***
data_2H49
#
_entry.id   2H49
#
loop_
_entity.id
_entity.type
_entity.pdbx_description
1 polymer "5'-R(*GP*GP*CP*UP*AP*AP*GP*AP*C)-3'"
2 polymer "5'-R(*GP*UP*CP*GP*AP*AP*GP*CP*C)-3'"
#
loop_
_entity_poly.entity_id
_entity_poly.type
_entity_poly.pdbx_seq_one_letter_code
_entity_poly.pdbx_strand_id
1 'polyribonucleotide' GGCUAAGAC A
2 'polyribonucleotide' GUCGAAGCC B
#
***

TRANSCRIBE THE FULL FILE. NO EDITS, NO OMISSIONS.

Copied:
data_2H49
#
_entry.id   2H49
#
loop_
_entity.id
_entity.type
_entity.pdbx_description
1 polymer "5'-R(*GP*GP*CP*UP*AP*AP*GP*AP*C)-3'"
2 polymer "5'-R(*GP*UP*CP*GP*AP*AP*GP*CP*C)-3'"
#
loop_
_entity_poly.entity_id
_entity_poly.type
_entity_poly.pdbx_seq_one_letter_code
_entity_poly.pdbx_strand_id
1 'polyribonucleotide' GGCUAAGAC A
2 'polyribonucleotide' GUCGAAGCC B
#